It should be pointed out that there's a huge gulf between Turner Field and the rest of the list. Dodger Stadium is the start of the ballparks with some notably cool homer-related features. For example, here are some things I really like about Dodger Stadium's home-run aesthetics:

  1. The lack of an upper deck. I know that seems weird, considering the other rankings in this series, but I'm talking about the complete lack of anything above the left- and right-field bleachers. The night makes for a cool backdrop for homers, and Dodger Stadium allows for that more than any other stadium. The camera often follows the white ball as it sails into the black nothingness, and that's a good thing.

  2. The chest-high walls at the corners. I'm a sucker for understated ballpark quirks that allow for unlikely home runs.Occasionally, a ball will squirt over the fence if it's low enough. That's always surprising, and surprising homers are a good thing, in moderation.

  3. Apparently, it's possible to hit one completely out of the stadium. Willie Stargell did it, though no video exists. Just the potential is cool.

That's it. There's no upper deck, no Dodger Duck sliding into Home Run Pond, no historic buildings around the perimeter, no frills. It's kind of refreshing, in a way. But here's the longest homer of the year at Dodger Stadium, which was Yasiel Puig's first:

Halfway up the bleachers. Here's one that qualifies as an exciting upper-deck home run:

It's not that exciting of an upper-deck home run, especially considering Kyle Blanks is the largest human being alive.

Dodger Stadium didn't near at the bottom of the list. After watching dinger after dinger, though, it slid down through little fault of its own. It's a tough ranking.

Edit: I missed this.

Does that mean Dodger Stadium was treated unfairly? Probably. But the thing about that is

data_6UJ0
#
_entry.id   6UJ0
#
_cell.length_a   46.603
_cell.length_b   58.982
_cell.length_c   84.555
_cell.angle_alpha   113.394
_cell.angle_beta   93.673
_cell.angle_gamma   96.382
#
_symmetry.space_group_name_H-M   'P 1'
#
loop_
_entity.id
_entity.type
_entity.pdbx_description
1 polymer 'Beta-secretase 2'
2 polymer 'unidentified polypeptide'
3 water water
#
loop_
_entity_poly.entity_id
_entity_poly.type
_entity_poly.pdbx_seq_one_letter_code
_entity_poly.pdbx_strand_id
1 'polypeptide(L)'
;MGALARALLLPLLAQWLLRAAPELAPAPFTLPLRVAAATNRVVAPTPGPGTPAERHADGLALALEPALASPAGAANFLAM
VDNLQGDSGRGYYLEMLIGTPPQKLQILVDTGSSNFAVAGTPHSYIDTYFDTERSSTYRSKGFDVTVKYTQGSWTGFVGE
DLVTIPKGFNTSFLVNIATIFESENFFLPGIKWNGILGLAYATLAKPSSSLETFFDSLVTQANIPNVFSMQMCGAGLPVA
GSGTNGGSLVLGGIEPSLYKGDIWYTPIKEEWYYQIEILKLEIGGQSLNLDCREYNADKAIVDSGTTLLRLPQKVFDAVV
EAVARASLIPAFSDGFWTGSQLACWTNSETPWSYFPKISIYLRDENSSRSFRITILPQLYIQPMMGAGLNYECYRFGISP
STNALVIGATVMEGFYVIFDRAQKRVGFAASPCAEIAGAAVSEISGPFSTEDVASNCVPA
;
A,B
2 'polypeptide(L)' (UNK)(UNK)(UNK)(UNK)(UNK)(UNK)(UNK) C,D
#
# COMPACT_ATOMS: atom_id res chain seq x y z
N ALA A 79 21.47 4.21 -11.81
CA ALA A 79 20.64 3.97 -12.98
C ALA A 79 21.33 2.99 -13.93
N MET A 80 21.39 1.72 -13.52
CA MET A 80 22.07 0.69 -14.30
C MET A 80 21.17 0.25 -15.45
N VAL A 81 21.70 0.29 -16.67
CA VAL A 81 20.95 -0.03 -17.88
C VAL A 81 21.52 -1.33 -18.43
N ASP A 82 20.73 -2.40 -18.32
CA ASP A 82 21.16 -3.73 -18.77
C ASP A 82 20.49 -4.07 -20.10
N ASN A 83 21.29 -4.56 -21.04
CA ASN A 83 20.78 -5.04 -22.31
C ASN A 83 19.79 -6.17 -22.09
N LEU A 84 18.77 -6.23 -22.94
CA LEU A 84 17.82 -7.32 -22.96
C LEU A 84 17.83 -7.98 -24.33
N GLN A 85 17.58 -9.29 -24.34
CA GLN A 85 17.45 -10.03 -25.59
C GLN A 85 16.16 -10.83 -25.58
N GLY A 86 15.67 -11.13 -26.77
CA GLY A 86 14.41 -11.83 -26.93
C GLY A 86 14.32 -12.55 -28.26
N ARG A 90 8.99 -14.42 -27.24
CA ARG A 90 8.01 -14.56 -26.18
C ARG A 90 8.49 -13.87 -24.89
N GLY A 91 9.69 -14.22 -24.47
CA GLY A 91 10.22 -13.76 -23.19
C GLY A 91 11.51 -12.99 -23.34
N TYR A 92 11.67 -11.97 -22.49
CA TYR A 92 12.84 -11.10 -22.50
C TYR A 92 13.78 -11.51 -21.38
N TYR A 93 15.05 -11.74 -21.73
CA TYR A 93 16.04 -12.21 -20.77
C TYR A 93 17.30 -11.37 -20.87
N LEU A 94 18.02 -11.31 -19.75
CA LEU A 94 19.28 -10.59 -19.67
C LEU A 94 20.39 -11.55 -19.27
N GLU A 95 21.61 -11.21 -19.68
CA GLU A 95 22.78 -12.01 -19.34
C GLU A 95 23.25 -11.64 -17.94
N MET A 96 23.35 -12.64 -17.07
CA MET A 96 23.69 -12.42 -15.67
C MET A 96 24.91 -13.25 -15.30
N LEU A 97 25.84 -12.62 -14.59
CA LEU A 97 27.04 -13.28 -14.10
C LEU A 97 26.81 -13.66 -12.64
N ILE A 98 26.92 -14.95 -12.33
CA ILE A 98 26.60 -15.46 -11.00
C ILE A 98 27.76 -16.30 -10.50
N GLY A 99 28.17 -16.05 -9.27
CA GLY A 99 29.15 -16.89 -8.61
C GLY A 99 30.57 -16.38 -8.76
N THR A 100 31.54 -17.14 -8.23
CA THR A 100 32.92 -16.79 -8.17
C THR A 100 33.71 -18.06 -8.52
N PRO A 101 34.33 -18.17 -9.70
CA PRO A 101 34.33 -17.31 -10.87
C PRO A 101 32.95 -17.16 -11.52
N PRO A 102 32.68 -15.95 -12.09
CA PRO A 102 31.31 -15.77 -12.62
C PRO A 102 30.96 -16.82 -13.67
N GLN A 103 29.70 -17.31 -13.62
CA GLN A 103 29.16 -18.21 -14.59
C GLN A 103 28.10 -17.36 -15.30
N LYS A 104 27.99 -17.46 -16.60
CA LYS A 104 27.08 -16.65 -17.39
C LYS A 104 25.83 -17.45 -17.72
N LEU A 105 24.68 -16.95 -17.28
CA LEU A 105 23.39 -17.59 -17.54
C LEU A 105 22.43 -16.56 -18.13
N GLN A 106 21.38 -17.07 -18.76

25. Busch Stadium

There's an odd dynamic, here. If I ranked all parks on how much I enjoyed them on television, Busch is #1 because of the center-field camera. I can't get on board with the homers, though, which speaks to how much I love that camera.

Problem #1 with Busch and homers: absolute bombs to center land in a grassy area, and security prevents ruffians from fighting over the ball. Here's the longest homer at Busch last year:

Lands softly in a meadow, where an earnest team employee picks it up, denying us the potential bloodshed we've earned.

Problem #2 with Busch and homers: There's an upper deck in right, but homers there are rare. The homers to right-center tease you, with the ball getting close to graduated levels of seats that are like fake upper decks:

The thing that keeps Busch out of the cellar? Big Mac Land. Named for Royals swingman Mac Suzuki, the upper-deck area gives the park an is-it-or-isn't-it factor that isn't common with other parks. Here's Albert Pujols getting there:

It's the red rose in a black-and-white picture, that deck. It's also a third deck -- an upper upper deck. Those get bonus points. If only it were just a little bit longer ...

I'd also like to think the area was made from an unholy combination of seats and seat-related byproducts collected from all over the park and reinforced with unnatural building materials. Does that joke allude to Fast Food Nation, or does it allude to Game of Shadows? Probably.

Finding where home runs look best

Part I: an introduction
Part II: #28-#30